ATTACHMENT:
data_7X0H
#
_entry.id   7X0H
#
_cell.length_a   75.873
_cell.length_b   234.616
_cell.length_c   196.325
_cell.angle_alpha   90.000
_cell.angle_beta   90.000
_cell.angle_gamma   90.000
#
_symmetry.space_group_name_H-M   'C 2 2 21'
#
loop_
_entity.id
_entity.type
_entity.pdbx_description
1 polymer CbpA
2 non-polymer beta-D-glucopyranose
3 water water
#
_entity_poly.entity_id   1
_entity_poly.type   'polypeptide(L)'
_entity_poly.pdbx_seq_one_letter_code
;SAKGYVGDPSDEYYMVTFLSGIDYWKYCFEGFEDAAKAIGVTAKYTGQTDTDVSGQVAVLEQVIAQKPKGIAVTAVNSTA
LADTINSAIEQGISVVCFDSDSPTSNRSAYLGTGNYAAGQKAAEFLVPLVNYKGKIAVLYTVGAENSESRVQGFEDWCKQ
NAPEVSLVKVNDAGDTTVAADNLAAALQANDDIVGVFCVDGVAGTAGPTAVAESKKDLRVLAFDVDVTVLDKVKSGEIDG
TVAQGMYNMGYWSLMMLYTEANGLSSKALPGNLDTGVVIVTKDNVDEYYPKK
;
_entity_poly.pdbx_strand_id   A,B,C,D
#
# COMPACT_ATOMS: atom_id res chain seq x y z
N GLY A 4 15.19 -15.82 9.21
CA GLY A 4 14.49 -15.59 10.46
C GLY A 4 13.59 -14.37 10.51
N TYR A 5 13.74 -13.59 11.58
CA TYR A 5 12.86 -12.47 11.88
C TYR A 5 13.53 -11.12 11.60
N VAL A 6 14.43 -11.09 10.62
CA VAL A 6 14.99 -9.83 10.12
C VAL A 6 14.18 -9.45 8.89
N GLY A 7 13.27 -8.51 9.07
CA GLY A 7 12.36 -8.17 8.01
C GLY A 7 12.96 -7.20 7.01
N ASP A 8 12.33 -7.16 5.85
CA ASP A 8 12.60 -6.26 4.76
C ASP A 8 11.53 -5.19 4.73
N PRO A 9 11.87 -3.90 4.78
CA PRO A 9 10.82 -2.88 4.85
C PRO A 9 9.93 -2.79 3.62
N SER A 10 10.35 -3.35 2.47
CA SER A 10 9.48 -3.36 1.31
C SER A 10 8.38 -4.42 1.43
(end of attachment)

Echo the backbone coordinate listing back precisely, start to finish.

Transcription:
data_7X0H
#
_entry.id   7X0H
#
_cell.length_a   75.873
_cell.length_b   234.616
_cell.length_c   196.325
_cell.angle_alpha   90.000
_cell.angle_beta   90.000
_cell.angle_gamma   90.000
#
_symmetry.space_group_name_H-M   'C 2 2 21'
#
loop_
_entity.id
_entity.type
_entity.pdbx_description
1 polymer CbpA
2 non-polymer beta-D-glucopyranose
3 water water
#
_entity_poly.entity_id   1
_entity_poly.type   'polypeptide(L)'
_entity_poly.pdbx_seq_one_letter_code
;SAKGYVGDPSDEYYMVTFLSGIDYWKYCFEGFEDAAKAIGVTAKYTGQTDTDVSGQVAVLEQVIAQKPKGIAVTAVNSTA
LADTINSAIEQGISVVCFDSDSPTSNRSAYLGTGNYAAGQKAAEFLVPLVNYKGKIAVLYTVGAENSESRVQGFEDWCKQ
NAPEVSLVKVNDAGDTTVAADNLAAALQANDDIVGVFCVDGVAGTAGPTAVAESKKDLRVLAFDVDVTVLDKVKSGEIDG
TVAQGMYNMGYWSLMMLYTEANGLSSKALPGNLDTGVVIVTKDNVDEYYPKK
;
_entity_poly.pdbx_strand_id   A,B,C,D
#
# COMPACT_ATOMS: atom_id res chain seq x y z
N GLY A 4 15.19 -15.82 9.21
CA GLY A 4 14.49 -15.59 10.46
C GLY A 4 13.59 -14.37 10.51
N TYR A 5 13.74 -13.59 11.58
CA TYR A 5 12.86 -12.47 11.88
C TYR A 5 13.53 -11.12 11.60
N VAL A 6 14.43 -11.09 10.62
CA VAL A 6 14.99 -9.83 10.12
C VAL A 6 14.18 -9.45 8.89
N GLY A 7 13.27 -8.51 9.07
CA GLY A 7 12.36 -8.17 8.01
C GLY A 7 12.96 -7.20 7.01
N ASP A 8 12.33 -7.16 5.85
CA ASP A 8 12.60 -6.26 4.76
C ASP A 8 11.53 -5.19 4.73
N PRO A 9 11.87 -3.90 4.78
CA PRO A 9 10.82 -2.88 4.85
C PRO A 9 9.93 -2.79 3.62
N SER A 10 10.35 -3.35 2.47
CA SER A 10 9.48 -3.36 1.31
C SER A 10 8.38 -4.42 1.43